Trend of VR & AR, and obstacles

Recently, it’s true that VR & AR are becoming the hot topic. While there are already Youtubers showcasing the wonders of Oculus VR, and with Steam pushing their own VR hardware with HTC (Revealed very recently several months ago), the future of playing games seems to be very interesting.

VR and AR, where are we now?

The key difference between VR (Virtual Reality) & AR (Augmented Reality) is that while VR put the player in a virtual world using special devices (replace what they see and what they hear, and in HTC Vive’s case, also replace what they use with their special controllers), AR projects the virtual world directly in the real world. Currently, apart from the HTC Vive, which haven’t been released, VR devices still mainly uses traditional controls (isn’t it weird that you still need to use keyboard or game controller when you’re in a virtual world?) while AR’s limited usage is focused on displaying various information or bring virtual characters to life.

AR technology used in the 3DS Rhythm Game Hatsune Miku Project Mirai DX.
The real effect. The game supports taking a photo in this mode. However only through the 3DS screen can the model project onto real life.

As one can see in the above screenshot. AR nowadays is as limited as VR currently is, the key to AR is that there needs to be some sort of vessel to project the virtual image onto the real plane. While Nintendo 3DS requires special AR Cards, it’s already proven that just printing the Card content on any surface would work due to 3DS displaying the models based on the content of the card. Similar AR technology such like Google Glass instead project the virtual data onto the wearable displays. In my opinion, AR technology has fewer problems to tackle due to Google Glass already did the job of enhancing what we see (and hear, if paired with an earphone). The only other problem is to iron out the cost of the system, and the convenience of said hardware (wearable hardware is definitely a right step). In the current form, Google Glass is still too expensive for everyday use, and its function is still limited, but it’s Google we’re talking about, so that would change in short time.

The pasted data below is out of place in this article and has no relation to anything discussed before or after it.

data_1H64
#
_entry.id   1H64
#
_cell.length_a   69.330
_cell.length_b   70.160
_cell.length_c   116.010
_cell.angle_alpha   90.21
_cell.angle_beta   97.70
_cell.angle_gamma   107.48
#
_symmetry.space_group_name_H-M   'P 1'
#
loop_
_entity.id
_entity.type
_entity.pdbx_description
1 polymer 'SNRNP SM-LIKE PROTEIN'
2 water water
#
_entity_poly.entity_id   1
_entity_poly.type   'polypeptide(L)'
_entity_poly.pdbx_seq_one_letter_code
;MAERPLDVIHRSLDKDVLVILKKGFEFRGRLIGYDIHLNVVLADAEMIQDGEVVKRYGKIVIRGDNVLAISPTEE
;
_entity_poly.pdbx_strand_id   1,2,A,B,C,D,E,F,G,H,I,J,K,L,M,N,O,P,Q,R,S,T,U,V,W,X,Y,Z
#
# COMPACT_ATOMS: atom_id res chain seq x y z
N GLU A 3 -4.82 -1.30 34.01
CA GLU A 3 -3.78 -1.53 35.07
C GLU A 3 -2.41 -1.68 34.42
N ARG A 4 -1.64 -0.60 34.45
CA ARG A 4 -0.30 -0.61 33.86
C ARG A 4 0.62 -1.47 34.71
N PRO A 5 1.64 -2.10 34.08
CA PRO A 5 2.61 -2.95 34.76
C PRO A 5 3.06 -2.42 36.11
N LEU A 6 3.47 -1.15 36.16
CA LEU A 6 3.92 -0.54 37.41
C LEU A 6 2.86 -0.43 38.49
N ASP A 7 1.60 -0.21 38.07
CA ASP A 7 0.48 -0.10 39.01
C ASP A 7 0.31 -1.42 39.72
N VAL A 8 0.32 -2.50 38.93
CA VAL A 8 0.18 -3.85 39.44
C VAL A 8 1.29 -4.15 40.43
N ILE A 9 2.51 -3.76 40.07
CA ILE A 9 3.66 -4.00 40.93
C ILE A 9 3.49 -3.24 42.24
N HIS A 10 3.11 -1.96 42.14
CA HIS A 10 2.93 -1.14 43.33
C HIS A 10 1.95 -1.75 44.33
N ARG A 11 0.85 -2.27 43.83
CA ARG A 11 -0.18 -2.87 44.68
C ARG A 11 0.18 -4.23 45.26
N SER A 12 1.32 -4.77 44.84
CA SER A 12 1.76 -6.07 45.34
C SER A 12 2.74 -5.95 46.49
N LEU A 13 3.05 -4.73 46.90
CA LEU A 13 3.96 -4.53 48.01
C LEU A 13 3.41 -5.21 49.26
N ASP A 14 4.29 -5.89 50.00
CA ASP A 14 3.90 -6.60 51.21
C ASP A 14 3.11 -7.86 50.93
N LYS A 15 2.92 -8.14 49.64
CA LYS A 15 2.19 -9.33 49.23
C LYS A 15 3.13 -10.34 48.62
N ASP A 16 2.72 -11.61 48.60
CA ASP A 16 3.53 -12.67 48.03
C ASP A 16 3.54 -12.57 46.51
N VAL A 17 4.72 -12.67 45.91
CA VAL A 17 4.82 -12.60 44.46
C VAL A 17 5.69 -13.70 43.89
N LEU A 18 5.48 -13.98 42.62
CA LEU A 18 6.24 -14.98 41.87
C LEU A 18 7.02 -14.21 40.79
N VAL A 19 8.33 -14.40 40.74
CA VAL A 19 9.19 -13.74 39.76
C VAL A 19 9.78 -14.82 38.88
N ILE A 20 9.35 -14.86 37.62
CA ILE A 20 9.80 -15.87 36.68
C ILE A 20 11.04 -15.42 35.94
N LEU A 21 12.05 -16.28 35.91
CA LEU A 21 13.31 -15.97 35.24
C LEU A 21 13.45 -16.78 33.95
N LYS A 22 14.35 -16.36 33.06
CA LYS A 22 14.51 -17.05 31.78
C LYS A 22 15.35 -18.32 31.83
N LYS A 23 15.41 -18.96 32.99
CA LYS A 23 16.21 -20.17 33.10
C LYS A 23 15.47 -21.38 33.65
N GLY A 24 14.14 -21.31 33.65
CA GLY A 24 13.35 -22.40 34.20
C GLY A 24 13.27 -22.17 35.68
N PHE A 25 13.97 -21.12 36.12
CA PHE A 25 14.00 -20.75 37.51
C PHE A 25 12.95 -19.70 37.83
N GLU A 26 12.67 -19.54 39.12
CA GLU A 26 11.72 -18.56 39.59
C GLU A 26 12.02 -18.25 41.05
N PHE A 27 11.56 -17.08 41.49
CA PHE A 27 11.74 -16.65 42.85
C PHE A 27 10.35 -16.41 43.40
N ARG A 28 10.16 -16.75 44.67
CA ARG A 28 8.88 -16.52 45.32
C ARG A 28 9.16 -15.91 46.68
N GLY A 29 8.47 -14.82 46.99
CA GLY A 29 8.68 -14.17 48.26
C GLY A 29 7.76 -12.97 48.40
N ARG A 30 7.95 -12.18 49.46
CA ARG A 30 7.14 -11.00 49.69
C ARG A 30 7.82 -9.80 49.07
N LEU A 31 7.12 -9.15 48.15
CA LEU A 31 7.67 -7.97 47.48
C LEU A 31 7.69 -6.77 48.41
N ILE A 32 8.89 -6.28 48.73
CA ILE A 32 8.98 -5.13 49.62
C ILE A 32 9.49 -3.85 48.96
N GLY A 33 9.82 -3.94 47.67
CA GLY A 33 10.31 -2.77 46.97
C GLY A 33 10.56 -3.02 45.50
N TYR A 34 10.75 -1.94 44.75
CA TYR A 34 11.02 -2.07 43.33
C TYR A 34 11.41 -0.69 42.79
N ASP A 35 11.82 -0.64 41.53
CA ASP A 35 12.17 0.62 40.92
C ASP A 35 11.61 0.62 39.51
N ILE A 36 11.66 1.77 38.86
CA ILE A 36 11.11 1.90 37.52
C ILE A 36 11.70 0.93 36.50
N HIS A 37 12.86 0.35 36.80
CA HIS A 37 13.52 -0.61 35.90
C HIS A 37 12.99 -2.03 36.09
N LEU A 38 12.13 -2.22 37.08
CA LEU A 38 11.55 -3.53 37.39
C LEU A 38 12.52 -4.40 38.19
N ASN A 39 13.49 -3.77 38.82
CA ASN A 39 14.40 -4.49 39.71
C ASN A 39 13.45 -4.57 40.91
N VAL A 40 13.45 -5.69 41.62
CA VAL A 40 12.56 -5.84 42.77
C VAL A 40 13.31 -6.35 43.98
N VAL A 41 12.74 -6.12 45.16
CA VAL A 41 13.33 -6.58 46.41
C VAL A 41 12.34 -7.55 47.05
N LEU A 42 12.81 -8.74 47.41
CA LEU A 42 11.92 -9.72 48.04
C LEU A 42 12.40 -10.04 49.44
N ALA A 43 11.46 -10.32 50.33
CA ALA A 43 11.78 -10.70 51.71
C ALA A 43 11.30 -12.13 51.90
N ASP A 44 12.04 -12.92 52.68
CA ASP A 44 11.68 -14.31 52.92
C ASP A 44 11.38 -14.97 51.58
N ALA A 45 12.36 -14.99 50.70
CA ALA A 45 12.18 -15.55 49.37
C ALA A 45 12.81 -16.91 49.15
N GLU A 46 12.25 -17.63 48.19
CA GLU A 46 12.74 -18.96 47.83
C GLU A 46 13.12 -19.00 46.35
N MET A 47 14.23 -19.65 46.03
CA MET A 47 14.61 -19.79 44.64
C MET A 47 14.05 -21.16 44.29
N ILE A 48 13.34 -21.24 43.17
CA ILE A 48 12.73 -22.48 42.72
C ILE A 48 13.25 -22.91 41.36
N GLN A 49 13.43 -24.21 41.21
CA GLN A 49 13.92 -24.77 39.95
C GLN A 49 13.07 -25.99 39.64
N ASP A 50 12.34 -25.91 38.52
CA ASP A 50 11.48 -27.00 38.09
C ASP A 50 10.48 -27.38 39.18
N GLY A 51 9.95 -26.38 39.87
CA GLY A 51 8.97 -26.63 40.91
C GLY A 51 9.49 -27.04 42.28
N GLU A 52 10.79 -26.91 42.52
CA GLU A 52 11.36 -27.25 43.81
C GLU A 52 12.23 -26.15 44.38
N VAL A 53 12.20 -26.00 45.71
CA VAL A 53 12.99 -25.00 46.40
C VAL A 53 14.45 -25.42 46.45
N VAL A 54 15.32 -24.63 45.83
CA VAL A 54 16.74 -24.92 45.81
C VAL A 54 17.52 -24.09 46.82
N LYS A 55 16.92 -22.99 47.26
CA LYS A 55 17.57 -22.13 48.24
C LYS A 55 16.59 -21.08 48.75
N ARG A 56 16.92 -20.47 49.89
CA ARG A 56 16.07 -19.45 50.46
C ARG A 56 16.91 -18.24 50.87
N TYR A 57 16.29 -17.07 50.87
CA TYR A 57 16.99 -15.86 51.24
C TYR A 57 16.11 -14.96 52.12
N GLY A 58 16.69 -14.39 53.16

Current Problem with VR

While AR is more or less on the right track, VR on the other hand are having more problems.

The foremost problem is about the cost. In order to experience VR, suitable hardware need to be purchased. A key difference between AR and VR is that while AR only need one single device to use (a Nintendo 3DS is less than $200, think about it), in order to utilize VR, an entire solution, consisting of the VR devices, and a computer capable to run the VR apps need to be both prepared.

According to Steam’s recent statistics, there are only 5% of computers able to run a VR app smoothly. This is one key obstacle, if only 5% of the current users are able to utilize VR, then how many money does the rest 95% need to spend to upgrade their computer on top of the steep cost of the VR device itself? While it’s entire possible for Steam and HTC’s Vive, one could somehow got it to work with a Steam Machine. But Steam Machines are not cheap either: High-Ended devices could easily cost more than $1000, which is never a small cost.

Compared to the steep entry fee, actual programming of the VR apps would be the least of the concerns. However do note that to program VR apps, a system that is able to run VR together with that device is still needed, that still put the cost of producing VR apps much higher than intended.

So, my opinion on this trend: While both VR and AR are world-changing technology, one may still wait some time to fully enjoy benefits of them.

Until next time.

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